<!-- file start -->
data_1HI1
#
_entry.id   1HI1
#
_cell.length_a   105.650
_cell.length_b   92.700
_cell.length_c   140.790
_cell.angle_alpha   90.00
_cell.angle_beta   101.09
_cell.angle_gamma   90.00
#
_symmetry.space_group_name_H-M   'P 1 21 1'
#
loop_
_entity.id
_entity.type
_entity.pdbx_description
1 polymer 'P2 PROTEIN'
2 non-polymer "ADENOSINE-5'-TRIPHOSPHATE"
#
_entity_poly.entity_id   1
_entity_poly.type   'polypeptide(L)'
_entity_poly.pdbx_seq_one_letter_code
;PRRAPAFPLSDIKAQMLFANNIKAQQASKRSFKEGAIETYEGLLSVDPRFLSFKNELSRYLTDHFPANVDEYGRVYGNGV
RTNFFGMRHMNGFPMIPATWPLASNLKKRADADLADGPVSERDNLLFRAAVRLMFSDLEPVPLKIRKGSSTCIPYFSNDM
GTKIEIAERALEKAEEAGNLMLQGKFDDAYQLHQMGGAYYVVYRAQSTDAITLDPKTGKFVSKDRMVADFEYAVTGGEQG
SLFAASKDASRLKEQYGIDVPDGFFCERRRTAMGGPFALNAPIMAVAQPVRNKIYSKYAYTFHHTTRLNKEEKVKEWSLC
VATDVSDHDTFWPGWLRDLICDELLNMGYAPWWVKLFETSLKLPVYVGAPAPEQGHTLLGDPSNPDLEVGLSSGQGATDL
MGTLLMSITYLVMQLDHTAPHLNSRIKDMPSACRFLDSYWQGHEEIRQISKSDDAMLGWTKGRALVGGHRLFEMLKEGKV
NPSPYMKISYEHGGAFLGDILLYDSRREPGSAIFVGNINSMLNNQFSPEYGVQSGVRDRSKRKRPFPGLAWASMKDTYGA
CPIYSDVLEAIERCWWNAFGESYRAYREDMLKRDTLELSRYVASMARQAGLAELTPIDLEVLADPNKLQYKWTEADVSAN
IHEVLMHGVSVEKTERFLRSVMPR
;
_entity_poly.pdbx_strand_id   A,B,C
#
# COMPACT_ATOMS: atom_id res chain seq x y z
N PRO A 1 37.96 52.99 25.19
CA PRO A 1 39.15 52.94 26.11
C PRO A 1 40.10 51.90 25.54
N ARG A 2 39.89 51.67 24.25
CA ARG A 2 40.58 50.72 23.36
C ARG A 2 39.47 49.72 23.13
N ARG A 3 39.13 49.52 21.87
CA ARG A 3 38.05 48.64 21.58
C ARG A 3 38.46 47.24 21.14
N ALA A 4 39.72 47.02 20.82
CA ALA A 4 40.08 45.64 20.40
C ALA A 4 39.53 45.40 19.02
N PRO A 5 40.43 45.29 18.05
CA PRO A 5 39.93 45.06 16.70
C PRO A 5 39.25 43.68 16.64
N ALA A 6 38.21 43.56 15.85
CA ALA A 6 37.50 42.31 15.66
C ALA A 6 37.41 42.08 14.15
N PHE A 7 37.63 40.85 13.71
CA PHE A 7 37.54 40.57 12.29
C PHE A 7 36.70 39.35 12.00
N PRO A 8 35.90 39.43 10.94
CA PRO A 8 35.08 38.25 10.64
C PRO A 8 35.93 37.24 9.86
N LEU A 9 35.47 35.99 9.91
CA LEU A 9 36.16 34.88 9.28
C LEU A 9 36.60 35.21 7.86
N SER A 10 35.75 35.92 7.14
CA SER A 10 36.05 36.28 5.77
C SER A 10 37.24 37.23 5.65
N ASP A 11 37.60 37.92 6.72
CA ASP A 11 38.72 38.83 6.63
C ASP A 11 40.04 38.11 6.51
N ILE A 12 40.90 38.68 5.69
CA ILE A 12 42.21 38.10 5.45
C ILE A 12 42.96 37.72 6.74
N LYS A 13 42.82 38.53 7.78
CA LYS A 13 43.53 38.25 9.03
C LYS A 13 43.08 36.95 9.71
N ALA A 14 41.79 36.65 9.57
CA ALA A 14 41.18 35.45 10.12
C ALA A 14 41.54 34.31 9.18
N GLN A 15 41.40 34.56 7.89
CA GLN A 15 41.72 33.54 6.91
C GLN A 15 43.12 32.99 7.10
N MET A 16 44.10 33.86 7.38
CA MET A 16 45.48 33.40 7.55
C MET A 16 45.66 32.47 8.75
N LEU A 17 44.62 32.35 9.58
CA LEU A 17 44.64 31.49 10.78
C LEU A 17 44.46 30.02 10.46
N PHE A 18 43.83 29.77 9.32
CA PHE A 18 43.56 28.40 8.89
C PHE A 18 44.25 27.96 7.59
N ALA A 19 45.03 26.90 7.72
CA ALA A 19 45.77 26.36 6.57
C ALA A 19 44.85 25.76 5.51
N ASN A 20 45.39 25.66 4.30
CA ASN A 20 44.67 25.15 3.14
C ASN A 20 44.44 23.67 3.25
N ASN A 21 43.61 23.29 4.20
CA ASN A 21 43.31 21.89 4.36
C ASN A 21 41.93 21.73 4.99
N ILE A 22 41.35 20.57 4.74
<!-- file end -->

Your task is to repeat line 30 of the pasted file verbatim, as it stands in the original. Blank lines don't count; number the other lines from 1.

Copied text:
NPSPYMKISYEHGGAFLGDILLYDSRREPGSAIFVGNINSMLNNQFSPEYGVQSGVRDRSKRKRPFPGLAWASMKDTYGA